The first generation 'Snapdragon PCs', previously referred to by other terms such as 'Cellular PCs' or 'always connected PCs', are powered by the 10nm Qualcomm Snapdragon 835. Then we heard of upgraded Snapdragon PCs on the way packing Qualcomm's latest and greatest SD845 mobile platform. Machines based upon the SD845 would be approx 25 per cent faster than the previous generation, said Qualcomm. Those who are interested in smartphones and tablets will know these are flagship Qualcomm processors, which would give fantastic performance in a new mobile device. However, for Windows 10 and its applications, reports and reviews of 1st gen Snapdragon PCs are fine overall, but with a recurring theme that the "CPU inside feels sluggish compared to Intel Core," rivals.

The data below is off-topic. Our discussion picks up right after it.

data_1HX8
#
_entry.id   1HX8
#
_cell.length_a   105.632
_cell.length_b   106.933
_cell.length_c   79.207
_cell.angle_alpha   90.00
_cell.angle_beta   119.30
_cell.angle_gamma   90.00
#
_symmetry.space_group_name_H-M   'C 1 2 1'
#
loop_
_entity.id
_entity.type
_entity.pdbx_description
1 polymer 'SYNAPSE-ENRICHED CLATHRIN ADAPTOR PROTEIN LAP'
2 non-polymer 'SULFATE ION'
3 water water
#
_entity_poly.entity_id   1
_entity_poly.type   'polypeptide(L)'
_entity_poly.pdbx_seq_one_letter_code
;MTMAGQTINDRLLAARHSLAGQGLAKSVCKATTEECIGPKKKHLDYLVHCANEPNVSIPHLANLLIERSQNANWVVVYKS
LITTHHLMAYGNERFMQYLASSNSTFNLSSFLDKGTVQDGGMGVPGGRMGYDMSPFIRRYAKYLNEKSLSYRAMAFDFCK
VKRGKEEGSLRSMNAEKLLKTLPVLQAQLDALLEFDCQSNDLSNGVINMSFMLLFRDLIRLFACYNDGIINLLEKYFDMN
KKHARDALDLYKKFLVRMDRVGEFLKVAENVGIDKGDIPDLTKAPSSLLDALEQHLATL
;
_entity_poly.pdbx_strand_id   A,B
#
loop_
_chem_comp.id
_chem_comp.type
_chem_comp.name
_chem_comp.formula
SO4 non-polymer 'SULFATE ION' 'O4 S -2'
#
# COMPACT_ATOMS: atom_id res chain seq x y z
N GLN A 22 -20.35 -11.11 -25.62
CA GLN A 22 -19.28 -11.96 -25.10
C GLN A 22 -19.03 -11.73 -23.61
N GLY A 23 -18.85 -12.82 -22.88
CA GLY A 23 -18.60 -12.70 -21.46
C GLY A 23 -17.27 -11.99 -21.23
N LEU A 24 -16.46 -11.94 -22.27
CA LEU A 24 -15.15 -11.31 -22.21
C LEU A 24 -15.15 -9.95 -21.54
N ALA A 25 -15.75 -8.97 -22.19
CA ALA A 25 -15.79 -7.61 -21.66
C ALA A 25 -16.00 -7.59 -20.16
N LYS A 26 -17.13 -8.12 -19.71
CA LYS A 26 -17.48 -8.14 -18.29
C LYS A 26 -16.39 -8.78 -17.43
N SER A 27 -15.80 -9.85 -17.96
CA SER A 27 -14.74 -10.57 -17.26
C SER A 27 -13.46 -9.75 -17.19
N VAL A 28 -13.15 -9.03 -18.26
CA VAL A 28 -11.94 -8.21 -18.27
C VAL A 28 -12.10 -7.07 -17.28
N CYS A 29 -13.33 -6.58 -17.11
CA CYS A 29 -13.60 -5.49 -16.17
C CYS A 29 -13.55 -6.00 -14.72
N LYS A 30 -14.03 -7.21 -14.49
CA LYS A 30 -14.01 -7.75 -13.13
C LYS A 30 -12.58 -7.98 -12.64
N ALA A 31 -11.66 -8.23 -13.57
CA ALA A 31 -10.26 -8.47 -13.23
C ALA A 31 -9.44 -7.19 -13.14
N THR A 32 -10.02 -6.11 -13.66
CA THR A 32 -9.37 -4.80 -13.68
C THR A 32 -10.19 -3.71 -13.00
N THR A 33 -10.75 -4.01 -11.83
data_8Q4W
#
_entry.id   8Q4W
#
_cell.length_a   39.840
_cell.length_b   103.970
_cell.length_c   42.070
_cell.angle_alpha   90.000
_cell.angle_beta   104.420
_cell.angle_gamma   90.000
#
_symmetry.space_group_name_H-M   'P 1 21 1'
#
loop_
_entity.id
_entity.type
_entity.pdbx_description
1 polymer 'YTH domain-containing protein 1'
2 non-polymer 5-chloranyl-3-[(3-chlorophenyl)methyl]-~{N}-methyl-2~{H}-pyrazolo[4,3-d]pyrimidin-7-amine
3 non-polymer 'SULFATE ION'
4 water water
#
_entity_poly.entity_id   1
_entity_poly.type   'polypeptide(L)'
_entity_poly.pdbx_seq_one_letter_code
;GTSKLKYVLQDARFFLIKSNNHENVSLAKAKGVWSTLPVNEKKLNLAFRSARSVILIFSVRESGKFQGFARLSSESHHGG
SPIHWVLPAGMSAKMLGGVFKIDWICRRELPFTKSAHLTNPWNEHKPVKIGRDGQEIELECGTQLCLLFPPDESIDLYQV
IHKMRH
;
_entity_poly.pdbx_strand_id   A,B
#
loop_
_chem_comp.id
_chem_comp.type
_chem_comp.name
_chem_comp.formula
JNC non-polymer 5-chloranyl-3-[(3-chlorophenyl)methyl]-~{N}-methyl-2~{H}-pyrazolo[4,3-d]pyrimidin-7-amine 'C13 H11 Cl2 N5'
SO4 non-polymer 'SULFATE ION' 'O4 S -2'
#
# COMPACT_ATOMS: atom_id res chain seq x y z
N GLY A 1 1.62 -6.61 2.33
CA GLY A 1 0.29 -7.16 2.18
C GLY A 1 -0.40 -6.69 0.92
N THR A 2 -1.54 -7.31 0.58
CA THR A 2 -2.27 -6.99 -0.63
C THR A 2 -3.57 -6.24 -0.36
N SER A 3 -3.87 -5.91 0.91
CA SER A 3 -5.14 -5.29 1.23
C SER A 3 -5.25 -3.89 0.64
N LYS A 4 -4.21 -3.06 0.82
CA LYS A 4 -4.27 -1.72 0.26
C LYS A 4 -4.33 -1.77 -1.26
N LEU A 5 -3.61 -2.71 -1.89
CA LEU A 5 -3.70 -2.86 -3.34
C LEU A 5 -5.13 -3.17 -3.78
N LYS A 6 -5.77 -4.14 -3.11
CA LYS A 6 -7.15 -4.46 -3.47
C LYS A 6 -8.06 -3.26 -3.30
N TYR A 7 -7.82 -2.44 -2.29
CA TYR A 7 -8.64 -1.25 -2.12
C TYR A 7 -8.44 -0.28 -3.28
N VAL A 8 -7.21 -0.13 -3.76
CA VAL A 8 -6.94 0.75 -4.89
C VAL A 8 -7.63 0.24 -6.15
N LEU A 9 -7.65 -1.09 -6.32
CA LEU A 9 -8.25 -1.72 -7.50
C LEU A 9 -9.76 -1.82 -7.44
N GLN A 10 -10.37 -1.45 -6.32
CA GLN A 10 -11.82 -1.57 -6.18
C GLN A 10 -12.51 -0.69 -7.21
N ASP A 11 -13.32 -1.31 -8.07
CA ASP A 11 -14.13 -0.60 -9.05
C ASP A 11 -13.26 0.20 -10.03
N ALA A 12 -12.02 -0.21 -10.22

Now Ars Technica reports, via WinFuture (German), that Qualcomm is readying the new Snapdragon 1000 chip, which is has been purposely built for Windows 10 on ARM. The SD1000 SoC will have a 12W TDP and be competitive with Intel's Y-Series (4.5W) and U-Series (15W) processors.
In a test configuration seen by the source the Snapdragon 1000 was a socketed processor. It is rather large at 20x15mm, compared to the newest SD850 at 12x12mm (but still smaller than Intel's 45x24mm chips). The test platform's SoC was partnered by 16GB of LPDDR4X RAM, two 128GB UFS flash drives, 802.11ad gigabit Wi-Fi, gigabit LTE, and a new power management controller.
SD850 systems were on show at Computex 2018
Inside, the Snapdragon 1000 it is expected that the CPU cores will leverage Arm's Cortex-A76 architecture. According to Arm's own testing A76 processors are similar in performance to U-series Intel Skylake processors from 2017. However, at 12W for the whole SoC. Last but not least it is expected that the Snapdragon 1000 will be built on TSMC's 7nm manufacturing process.